British History, 407-597, by Fabio P. Barbieri

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Book IV: Saint Patrick in legend and history

A study of Patrick, the only known British writer of this time, is important not only to establish a number of historical dates and facts, but also to further elucidate the ethnic and cultural background.

 

According to my principles, an analysis of everything known about St.Patrick starts with a careful examination of his writings. I conclude that the crisis alluded to in the Confession began when Patrick was nominated by the Irish diocese as Bishop, and that the British episcopal hierarchy discovered that in his teen-age years he had gone through a period of overt Paganism. I also make an analysis of Patrick’s character and attitude.

I attack the currently popular late dating of the Saint (dead about 493) and argue for the early death-date of 457 or 462.

An analysis of Muirchu as a writer, showing where and why he misunderstood St.Patrick; including a quellenforschung, showing that he drew his account from five separate sources, including St.Patrick’s own writings; and that one of these sources - consisting in a few short annotations which had already before Muirchu’s time been heavily misunderstood - is very likely to include original material. On the other hand, the famous meeting with King Loegaire is not only mythological, but has a clear and exact parallel in British mythology.

This brings together all remaining Patrician notices that have a chance of being ancient or reflecting ancient realities, and forms a coherent account of the Saint. A chronology is offered:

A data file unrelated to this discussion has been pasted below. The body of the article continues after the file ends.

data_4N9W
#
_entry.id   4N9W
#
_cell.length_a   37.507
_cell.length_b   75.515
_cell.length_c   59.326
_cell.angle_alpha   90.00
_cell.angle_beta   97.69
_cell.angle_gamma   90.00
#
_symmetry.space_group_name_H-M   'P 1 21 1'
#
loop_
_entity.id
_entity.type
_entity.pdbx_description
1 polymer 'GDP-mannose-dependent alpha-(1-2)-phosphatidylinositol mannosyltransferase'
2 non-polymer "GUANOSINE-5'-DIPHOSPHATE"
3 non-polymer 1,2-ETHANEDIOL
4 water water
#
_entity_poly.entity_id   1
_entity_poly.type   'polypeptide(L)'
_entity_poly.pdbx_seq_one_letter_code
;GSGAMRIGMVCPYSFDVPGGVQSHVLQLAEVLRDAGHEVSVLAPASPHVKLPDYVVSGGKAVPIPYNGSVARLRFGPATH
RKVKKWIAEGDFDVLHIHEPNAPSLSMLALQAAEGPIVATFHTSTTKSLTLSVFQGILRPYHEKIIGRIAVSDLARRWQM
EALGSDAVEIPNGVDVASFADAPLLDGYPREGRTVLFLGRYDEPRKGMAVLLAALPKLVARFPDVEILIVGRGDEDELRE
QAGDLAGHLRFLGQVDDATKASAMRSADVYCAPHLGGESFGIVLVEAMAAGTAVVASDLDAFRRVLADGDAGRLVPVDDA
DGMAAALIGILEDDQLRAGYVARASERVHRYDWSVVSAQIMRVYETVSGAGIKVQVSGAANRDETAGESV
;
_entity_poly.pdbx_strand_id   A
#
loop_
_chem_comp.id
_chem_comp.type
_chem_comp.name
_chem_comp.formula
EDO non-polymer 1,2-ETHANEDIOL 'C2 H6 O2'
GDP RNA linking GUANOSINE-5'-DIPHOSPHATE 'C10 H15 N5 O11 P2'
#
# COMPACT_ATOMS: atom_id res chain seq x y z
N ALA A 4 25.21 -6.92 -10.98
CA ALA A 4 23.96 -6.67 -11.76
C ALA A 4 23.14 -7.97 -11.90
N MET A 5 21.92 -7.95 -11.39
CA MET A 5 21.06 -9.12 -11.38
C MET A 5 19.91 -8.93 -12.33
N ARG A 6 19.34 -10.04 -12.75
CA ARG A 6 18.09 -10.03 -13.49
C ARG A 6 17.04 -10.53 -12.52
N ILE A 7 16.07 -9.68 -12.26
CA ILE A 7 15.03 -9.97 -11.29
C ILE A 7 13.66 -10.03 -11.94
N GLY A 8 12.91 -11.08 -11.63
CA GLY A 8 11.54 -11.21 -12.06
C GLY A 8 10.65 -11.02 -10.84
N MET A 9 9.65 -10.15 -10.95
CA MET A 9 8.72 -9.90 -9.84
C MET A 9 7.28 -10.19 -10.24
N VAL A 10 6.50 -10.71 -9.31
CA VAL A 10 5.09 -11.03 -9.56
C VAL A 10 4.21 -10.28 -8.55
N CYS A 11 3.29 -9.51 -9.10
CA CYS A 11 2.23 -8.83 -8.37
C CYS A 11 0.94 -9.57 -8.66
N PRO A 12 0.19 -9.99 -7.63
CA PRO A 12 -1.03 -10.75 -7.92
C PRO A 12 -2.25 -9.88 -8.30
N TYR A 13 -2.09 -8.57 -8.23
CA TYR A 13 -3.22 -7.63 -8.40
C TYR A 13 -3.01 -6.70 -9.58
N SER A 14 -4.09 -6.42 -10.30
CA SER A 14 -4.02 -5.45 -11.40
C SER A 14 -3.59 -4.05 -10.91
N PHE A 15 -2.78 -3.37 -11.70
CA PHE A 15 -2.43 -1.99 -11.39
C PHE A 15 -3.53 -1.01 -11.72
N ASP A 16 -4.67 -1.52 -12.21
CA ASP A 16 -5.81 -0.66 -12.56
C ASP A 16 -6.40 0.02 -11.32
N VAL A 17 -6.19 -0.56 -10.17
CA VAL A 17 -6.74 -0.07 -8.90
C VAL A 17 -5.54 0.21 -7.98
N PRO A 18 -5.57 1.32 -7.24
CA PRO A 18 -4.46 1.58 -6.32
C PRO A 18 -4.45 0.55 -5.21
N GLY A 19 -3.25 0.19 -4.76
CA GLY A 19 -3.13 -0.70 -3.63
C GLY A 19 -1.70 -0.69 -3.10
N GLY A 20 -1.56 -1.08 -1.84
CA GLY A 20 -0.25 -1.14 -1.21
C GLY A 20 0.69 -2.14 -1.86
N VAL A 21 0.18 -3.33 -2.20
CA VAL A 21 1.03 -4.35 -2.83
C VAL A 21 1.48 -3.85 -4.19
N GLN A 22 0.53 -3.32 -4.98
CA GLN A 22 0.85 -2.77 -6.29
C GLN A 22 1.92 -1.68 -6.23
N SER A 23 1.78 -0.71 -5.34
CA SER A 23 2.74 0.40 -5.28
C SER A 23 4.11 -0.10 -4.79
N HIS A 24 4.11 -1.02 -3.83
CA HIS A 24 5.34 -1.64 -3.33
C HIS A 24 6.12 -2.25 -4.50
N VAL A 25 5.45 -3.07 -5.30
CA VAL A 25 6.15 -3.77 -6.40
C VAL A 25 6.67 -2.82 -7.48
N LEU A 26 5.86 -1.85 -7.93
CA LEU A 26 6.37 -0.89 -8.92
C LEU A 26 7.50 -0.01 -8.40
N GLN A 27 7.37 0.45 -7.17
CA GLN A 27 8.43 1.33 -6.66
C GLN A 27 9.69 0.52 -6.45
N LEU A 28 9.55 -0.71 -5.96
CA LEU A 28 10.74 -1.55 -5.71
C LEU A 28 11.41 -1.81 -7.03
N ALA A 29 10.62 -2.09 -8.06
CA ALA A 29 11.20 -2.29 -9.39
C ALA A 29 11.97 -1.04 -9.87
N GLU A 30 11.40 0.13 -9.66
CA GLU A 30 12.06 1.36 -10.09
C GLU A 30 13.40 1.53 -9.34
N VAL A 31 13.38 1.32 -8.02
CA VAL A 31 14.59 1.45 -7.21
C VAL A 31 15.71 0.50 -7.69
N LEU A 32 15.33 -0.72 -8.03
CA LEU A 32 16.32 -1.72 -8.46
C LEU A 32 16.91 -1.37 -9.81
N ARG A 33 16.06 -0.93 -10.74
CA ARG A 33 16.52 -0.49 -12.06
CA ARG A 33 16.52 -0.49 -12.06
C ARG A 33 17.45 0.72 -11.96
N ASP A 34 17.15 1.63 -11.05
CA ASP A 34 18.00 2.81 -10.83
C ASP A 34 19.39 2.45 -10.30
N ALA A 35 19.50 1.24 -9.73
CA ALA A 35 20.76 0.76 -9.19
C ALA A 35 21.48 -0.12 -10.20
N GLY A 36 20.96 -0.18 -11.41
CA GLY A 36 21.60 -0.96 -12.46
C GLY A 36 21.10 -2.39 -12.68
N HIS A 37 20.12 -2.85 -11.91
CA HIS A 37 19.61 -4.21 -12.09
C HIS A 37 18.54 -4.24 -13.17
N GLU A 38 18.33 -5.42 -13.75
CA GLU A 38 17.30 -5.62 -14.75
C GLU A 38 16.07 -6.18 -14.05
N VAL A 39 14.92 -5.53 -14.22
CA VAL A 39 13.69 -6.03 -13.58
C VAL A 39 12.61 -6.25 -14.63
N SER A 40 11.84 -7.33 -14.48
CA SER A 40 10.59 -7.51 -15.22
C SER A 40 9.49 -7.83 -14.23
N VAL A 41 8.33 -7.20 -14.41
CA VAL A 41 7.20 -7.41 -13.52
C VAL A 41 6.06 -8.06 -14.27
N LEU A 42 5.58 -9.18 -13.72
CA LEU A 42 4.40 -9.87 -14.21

• Before 377: Patrick is born.
  • Before 392: he takes part in a public act of pagan worship, probably to the Sun. Shortly after, he is taken, along with "thousands" of people from that district, in an Irish slaving raid.
  • Before 398: he escapes.
  • Before 407: he is ordained priest by Amator, bishop of Auxerre, and takes a post among the diocesan clergy of his successor Germanus.
  • Between 407 and 429: no evidence of any outstanding activity.
  • About 425: He witnesses his superiors freeing the prisoners of Frankish raiders.
  • 429: Germanus, Patrick’s superior, travels to Britain to force the expulsion of the Pelagians.
  • 429-431: An Irish diocese is planned and set up under Palladius. Germanus, involved in the search for suitable churchmen with Irish experience, singles out Iserninus and Patrick.
  • 431-2: Patrick goes to Ireland with Palladius. Palladius dies suddenly, leaving the mission leaderless.
  • After 432: Patrick is elected head of the mission. The British rake up his youthful participation in pagan rites.
  • 437: Prominent Pelagian leaders reappear in a British region. Germanus, in one of his last public acts, travels to the island and procures their arrest and conviction.
  • 440 or 441: the new Pope, Leo I, hears Patrick's case and accepts his orthodoxy. The British bishops still insist on summonsing him to Britain.
  • 442: The Saxon revolt probably distracts the British episcopate from their attempts to destroy Patrick's mission.
  • 446/7/8: Patrick’s follower Secundinus dies. Before he died, he had written a Hymn in defence of Patrick's character and claims.
  • 454: Loegaire son of Niall becomes king of Tara.
  • 457 or 461/2: Patrick dies.

History of Britain, 407-597 is copyright 2002, Fabio P. Barbieri. Used with permission.

Comments to: Fabio P. Barbieri


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